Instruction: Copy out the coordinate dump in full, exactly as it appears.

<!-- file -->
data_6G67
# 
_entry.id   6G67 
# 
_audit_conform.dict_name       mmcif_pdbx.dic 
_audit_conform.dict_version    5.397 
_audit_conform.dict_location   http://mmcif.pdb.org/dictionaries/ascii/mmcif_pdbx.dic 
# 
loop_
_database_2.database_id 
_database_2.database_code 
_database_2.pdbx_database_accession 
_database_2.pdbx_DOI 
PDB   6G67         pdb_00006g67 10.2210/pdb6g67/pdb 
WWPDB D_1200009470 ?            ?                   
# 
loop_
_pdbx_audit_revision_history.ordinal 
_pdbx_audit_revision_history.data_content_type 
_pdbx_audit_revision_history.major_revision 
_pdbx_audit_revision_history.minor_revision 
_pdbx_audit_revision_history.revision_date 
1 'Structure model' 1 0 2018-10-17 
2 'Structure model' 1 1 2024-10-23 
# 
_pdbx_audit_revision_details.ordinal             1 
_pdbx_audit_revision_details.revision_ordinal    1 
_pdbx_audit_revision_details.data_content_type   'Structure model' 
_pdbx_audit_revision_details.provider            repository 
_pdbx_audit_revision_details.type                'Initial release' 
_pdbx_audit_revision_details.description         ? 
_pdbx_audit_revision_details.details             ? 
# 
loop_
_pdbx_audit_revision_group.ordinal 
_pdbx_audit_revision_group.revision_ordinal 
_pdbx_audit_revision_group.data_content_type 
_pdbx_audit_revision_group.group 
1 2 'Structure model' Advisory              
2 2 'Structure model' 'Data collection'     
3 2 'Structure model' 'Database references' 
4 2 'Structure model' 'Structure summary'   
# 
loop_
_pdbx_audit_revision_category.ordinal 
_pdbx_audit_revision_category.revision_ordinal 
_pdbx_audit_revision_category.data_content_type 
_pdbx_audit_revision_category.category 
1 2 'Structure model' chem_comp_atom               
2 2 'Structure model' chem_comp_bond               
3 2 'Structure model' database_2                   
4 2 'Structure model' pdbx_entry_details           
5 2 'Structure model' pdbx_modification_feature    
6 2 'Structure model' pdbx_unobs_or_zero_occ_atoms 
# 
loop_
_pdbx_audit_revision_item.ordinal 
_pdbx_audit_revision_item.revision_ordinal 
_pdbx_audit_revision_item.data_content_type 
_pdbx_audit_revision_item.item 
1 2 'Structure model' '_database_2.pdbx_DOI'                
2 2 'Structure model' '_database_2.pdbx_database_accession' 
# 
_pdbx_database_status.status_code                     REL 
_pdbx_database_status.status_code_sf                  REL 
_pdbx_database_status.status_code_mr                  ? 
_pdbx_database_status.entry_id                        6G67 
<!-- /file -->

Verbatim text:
data_6G67
# 
_entry.id   6G67 
# 
_audit_conform.dict_name       mmcif_pdbx.dic 
_audit_conform.dict_version    5.397 
_audit_conform.dict_location   http://mmcif.pdb.org/dictionaries/ascii/mmcif_pdbx.dic 
# 
loop_
_database_2.database_id 
_database_2.database_code 
_database_2.pdbx_database_accession 
_database_2.pdbx_DOI 
PDB   6G67         pdb_00006g67 10.2210/pdb6g67/pdb 
WWPDB D_1200009470 ?            ?                   
# 
loop_
_pdbx_audit_revision_history.ordinal 
_pdbx_audit_revision_history.data_content_type 
_pdbx_audit_revision_history.major_revision 
_pdbx_audit_revision_history.minor_revision 
_pdbx_audit_revision_history.revision_date 
1 'Structure model' 1 0 2018-10-17 
2 'Structure model' 1 1 2024-10-23 
# 
_pdbx_audit_revision_details.ordinal             1 
_pdbx_audit_revision_details.revision_ordinal    1 
_pdbx_audit_revision_details.data_content_type   'Structure model' 
_pdbx_audit_revision_details.provider            repository 
_pdbx_audit_revision_details.type                'Initial release' 
_pdbx_audit_revision_details.description         ? 
_pdbx_audit_revision_details.details             ? 
# 
loop_
_pdbx_audit_revision_group.ordinal 
_pdbx_audit_revision_group.revision_ordinal 
_pdbx_audit_revision_group.data_content_type 
_pdbx_audit_revision_group.group 
1 2 'Structure model' Advisory              
2 2 'Structure model' 'Data collection'     
3 2 'Structure model' 'Database references' 
4 2 'Structure model' 'Structure summary'   
# 
loop_
_pdbx_audit_revision_category.ordinal 
_pdbx_audit_revision_category.revision_ordinal 
_pdbx_audit_revision_category.data_content_type 
_pdbx_audit_revision_category.category 
1 2 'Structure model' chem_comp_atom               
2 2 'Structure model' chem_comp_bond               
3 2 'Structure model' database_2                   
4 2 'Structure model' pdbx_entry_details           
5 2 'Structure model' pdbx_modification_feature    
6 2 'Structure model' pdbx_unobs_or_zero_occ_atoms 
# 
loop_
_pdbx_audit_revision_item.ordinal 
_pdbx_audit_revision_item.revision_ordinal 
_pdbx_audit_revision_item.data_content_type 
_pdbx_audit_revision_item.item 
1 2 'Structure model' '_database_2.pdbx_DOI'                
2 2 'Structure model' '_database_2.pdbx_database_accession' 
# 
_pdbx_database_status.status_code                     REL 
_pdbx_database_status.status_code_sf                  REL 
_pdbx_database_status.status_code_mr                  ? 
_pdbx_database_status.entry_id                        6G67 